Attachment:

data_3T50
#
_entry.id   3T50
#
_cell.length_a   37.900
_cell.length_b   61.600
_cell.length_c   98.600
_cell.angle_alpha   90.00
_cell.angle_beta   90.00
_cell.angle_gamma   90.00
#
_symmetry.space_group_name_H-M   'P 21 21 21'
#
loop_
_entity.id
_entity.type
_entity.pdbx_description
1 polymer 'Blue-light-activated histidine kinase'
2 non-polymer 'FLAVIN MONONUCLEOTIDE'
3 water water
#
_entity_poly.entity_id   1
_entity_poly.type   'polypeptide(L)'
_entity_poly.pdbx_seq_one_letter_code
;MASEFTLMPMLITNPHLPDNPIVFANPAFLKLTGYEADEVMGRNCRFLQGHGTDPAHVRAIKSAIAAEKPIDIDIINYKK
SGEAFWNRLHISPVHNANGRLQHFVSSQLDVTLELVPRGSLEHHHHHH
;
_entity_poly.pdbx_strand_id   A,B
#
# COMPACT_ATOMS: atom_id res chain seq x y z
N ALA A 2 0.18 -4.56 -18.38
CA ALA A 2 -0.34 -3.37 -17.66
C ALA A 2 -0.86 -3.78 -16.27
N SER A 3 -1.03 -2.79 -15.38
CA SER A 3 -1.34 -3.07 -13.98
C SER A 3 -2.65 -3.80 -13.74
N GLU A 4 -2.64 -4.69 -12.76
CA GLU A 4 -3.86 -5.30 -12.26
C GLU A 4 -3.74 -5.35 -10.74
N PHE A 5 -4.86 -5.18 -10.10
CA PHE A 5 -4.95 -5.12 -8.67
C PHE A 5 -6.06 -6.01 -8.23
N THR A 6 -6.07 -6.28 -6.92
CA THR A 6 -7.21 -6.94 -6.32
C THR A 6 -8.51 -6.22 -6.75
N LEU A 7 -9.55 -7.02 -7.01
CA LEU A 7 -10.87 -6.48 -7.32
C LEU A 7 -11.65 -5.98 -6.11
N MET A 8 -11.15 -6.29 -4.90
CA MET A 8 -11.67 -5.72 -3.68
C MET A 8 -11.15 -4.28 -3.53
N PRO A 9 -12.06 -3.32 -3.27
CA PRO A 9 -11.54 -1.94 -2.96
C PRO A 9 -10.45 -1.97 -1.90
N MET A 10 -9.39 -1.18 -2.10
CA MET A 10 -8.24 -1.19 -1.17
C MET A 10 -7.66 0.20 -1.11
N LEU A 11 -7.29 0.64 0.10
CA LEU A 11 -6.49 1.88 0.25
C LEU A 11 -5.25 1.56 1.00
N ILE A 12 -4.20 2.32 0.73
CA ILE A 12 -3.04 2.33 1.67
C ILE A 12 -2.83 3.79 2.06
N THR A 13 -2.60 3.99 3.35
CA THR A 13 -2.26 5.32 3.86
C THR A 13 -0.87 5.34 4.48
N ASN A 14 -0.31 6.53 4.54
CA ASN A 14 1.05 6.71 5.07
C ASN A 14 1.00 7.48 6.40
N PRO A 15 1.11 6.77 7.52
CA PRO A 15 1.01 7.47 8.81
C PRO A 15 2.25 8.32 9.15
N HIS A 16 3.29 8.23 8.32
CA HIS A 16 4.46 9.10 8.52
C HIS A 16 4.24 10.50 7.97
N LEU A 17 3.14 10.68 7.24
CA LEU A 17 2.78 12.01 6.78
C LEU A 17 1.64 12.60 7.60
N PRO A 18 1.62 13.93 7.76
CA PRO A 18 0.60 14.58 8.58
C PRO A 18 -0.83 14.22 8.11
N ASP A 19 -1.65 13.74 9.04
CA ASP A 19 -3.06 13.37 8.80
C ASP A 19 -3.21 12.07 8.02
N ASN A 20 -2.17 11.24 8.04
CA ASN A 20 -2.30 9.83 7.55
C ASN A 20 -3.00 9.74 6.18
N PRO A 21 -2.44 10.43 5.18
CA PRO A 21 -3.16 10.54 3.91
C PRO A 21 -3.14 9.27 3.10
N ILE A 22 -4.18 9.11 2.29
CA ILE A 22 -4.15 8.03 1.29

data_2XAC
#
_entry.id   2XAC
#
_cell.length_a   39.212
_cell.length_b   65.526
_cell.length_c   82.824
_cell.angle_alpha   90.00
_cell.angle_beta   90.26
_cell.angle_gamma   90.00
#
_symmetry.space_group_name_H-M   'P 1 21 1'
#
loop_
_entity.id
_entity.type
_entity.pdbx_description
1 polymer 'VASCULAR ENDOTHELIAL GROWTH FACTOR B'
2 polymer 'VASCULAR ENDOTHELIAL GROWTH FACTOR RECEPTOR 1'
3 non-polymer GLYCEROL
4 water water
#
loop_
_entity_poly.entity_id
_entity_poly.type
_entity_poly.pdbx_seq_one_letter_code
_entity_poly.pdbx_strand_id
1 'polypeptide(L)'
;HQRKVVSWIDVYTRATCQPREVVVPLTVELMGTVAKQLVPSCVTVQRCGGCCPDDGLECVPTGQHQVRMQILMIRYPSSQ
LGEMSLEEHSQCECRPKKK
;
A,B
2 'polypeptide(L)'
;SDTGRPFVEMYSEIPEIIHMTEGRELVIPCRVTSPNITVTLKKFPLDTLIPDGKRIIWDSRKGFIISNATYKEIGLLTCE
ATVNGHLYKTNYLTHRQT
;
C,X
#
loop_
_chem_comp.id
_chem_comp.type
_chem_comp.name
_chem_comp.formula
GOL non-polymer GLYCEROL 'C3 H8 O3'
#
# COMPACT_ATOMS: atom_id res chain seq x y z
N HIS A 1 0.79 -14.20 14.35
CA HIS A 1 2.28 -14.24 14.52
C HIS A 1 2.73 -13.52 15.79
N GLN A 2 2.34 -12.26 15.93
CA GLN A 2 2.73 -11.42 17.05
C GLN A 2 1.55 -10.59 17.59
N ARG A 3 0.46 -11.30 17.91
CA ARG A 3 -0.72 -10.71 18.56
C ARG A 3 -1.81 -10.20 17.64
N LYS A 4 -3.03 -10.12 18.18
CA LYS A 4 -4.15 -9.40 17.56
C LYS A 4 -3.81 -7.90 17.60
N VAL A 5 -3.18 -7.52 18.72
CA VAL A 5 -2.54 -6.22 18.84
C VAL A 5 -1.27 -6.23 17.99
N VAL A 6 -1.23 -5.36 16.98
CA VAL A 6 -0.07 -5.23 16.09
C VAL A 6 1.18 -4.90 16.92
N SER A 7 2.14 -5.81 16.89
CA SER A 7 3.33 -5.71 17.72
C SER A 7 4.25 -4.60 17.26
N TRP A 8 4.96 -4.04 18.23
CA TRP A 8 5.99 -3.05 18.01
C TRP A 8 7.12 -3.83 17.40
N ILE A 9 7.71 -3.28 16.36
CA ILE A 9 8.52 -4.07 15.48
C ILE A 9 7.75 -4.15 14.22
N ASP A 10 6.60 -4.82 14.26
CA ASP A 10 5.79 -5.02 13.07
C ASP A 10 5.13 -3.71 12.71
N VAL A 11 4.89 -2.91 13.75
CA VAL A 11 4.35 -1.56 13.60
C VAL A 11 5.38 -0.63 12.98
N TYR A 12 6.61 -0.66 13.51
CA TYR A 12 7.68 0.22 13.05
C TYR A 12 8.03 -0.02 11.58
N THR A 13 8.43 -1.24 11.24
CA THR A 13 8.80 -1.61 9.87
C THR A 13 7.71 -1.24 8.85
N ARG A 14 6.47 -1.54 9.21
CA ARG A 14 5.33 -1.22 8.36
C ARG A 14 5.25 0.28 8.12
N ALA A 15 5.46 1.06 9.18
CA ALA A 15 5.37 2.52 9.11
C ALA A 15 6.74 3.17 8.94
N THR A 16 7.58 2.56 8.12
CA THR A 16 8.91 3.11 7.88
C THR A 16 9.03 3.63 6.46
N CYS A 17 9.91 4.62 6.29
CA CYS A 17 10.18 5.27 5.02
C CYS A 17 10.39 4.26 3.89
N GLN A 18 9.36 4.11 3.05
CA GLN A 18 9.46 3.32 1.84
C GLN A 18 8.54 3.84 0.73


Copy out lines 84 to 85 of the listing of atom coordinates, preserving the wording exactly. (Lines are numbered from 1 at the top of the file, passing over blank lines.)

C ASP A 19 -3.21 12.07 8.02
N ASN A 20 -2.17 11.24 8.04